As someone who recently completed a stint as CMO (with our esteemed blog host) and is now spinning up a new consultancy focused on the convergence of social media, marketing and CRM, I’ve been thinking a lot about the rules of social marketing (loosely inspired by the “immutable laws” books from Ries and Trout). I also think that despite the current buzz around cool ways to use Facebook (see the new Vitaminwater app) or Twitter (see Esteban’s Comcast interview) or other social tools to connect with customers, things are getting a bit too “frothy!” Perhaps businesses and marketers just may want to take a breath and look at not only what works with social media and CRM – but also where it misses the mark. After all, from a service and sales perspective, social media really is just another channel (mostly!).
So…here’s a starter-set of 3 rules for social media marketing, with more to come. I’d love your feedback and ideas for additional rules.
1) Social marketing is a cornerstone for Social CRM
It’s not just the marketing of your Social CRM project (still really important). It’s the marketing potential in SCRM. If all relationships begin with a discussion – a core belief behind many of the marketing program I’ve created over the past decade – social media is arguably the ultimate discussion starter. From forums, to reviews, to feedback, social media can “fully activate the brand” as pointed out in a recent post. But I think it’s even more than that when combined with multi-channel marketing and CRM. Communities may in fact define your brand. And your products. And what makes your products fun or useful or even impossible to live without. That’s why core aspects of marketing, from targeting to messaging to feedback, need to be in your SCRM efforts from the start.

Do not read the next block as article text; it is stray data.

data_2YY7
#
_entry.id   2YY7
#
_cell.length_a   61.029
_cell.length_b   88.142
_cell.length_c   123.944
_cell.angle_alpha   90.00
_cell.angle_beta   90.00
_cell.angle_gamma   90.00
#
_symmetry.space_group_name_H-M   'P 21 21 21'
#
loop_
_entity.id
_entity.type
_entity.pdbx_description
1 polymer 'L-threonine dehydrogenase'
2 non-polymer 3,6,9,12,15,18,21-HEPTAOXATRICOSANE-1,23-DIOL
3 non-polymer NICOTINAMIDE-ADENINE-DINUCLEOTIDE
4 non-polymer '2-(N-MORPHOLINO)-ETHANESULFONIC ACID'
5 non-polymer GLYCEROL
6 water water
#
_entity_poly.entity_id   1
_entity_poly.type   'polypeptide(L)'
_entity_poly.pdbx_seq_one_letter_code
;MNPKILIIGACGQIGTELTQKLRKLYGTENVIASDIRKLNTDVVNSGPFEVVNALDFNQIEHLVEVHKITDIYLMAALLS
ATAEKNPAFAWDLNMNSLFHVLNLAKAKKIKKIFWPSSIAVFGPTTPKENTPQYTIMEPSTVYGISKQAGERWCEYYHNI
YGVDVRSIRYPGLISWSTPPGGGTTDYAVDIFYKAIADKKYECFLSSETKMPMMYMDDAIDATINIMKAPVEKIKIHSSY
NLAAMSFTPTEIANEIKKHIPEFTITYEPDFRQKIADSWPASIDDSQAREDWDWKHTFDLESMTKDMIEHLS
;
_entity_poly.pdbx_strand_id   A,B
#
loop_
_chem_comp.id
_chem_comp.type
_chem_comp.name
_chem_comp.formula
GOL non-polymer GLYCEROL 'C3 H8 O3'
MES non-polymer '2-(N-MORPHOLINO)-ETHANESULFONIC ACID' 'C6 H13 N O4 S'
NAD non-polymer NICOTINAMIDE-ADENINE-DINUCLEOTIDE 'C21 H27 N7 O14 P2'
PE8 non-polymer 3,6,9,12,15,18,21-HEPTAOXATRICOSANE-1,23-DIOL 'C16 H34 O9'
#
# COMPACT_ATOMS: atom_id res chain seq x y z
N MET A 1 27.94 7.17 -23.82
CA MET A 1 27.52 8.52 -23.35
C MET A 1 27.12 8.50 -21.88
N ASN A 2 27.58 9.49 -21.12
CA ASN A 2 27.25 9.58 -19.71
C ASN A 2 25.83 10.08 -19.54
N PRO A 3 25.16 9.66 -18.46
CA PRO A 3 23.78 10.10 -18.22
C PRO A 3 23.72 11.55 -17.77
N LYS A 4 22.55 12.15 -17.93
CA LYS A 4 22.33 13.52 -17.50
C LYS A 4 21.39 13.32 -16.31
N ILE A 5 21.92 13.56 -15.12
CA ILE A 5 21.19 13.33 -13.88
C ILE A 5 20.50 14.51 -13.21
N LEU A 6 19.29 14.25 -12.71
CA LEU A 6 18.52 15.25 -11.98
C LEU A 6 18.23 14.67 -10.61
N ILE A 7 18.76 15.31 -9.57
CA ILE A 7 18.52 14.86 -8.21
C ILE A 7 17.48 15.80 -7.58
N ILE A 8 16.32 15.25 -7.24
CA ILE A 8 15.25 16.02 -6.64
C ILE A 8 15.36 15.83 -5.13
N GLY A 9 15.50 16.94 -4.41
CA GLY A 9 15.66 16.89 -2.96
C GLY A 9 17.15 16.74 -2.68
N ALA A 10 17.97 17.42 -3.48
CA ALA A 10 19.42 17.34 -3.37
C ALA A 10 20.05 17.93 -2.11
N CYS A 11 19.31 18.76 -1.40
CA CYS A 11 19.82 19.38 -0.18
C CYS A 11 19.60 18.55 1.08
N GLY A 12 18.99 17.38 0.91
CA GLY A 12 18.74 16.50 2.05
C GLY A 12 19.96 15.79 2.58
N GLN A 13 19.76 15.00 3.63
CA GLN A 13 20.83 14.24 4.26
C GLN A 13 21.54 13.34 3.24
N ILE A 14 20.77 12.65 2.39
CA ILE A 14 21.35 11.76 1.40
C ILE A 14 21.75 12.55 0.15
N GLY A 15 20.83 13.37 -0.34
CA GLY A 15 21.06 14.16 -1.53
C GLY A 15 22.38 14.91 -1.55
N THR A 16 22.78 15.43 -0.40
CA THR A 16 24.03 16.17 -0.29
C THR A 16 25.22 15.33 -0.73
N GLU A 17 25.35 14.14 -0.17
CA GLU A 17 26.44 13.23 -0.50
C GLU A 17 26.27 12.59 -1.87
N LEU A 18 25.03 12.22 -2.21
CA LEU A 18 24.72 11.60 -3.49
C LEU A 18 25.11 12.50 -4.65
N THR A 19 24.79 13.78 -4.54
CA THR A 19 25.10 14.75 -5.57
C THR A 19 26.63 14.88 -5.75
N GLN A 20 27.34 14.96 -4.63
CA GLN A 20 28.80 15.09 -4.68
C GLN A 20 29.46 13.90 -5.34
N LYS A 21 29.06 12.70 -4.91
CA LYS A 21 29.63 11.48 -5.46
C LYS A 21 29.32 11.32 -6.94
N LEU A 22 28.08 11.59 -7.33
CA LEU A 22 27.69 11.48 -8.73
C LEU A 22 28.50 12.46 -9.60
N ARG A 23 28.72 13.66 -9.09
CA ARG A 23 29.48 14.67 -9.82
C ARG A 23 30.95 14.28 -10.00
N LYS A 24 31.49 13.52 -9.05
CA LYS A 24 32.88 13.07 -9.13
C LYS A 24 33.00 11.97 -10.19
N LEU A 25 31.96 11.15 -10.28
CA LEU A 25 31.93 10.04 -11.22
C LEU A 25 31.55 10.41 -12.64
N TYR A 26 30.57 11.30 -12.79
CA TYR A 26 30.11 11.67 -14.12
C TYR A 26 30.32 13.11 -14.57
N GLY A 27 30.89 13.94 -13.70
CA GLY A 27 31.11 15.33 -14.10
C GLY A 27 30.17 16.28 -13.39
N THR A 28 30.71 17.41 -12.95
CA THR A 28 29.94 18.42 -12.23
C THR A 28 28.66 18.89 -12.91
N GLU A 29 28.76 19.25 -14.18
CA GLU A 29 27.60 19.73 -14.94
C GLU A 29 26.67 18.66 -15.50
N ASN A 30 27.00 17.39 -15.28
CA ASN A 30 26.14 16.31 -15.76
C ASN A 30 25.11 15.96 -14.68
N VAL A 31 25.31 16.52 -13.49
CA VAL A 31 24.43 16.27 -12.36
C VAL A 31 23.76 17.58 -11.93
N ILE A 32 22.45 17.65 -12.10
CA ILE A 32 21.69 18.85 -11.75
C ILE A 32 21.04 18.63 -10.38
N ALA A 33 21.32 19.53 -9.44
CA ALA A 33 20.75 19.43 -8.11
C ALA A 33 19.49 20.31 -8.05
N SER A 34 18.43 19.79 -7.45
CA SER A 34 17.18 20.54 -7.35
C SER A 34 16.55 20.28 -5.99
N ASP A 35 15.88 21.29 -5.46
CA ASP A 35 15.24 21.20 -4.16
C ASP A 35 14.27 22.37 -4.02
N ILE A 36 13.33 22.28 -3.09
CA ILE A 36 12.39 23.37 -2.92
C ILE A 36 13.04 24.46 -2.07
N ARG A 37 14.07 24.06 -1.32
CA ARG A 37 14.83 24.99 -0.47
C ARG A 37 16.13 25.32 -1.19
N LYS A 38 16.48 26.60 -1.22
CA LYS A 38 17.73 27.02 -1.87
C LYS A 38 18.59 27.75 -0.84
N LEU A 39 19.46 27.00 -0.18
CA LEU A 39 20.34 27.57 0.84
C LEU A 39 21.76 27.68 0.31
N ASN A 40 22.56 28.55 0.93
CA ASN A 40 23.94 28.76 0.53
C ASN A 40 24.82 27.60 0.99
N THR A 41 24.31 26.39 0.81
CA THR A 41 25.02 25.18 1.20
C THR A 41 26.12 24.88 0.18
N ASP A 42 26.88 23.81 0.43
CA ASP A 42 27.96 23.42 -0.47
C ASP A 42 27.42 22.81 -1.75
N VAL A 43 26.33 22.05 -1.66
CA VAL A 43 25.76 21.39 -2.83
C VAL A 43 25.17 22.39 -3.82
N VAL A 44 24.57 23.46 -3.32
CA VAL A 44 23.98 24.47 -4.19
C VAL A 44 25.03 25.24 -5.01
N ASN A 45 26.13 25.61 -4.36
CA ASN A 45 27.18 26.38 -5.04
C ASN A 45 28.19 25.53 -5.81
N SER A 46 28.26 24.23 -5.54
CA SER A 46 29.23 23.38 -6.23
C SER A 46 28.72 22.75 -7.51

2) Each social channel has its own persona
This is where the old mantra about brand consistency kind of goes out the window. The roles a company and its employees (and customers) play on a corporate blog vs. a personal blog, or on Facebook vs. LinkedIn, really are quite different. The audience in many cases is unique, and the expectations about how personal (or not) the exchange is or what information or offer is being made requires very different tones and even authors. In other words, each channel (or site) has its own persona. Take Twitter for example: somewhat friendly, connected to a lot of people, but short attention span. A great listener, and good source of breaking news, but kind of anonymous (followers are NOT = friends).
3) Social campaigns get better over time – and with more connections
Just as the effectiveness of social networking grows with the size of the network, social campaigns and the “Community Marketing Model” I’ve started to define gets better over time. Each new post or review offers additional perspectives for the community and potentially additional data points for social search or other analytics tools to capture insights and improve the experience (and kick-out leads). At the same time, I have found that the effectiveness of social marketing campaigns is improved with more “cross links.” For example, using LinkedIn for promoting regional events has worked well for my team. Inviting LinkedIn connections to follow us on Twitter for real-time event updates works even better.
What other rules would you suggest?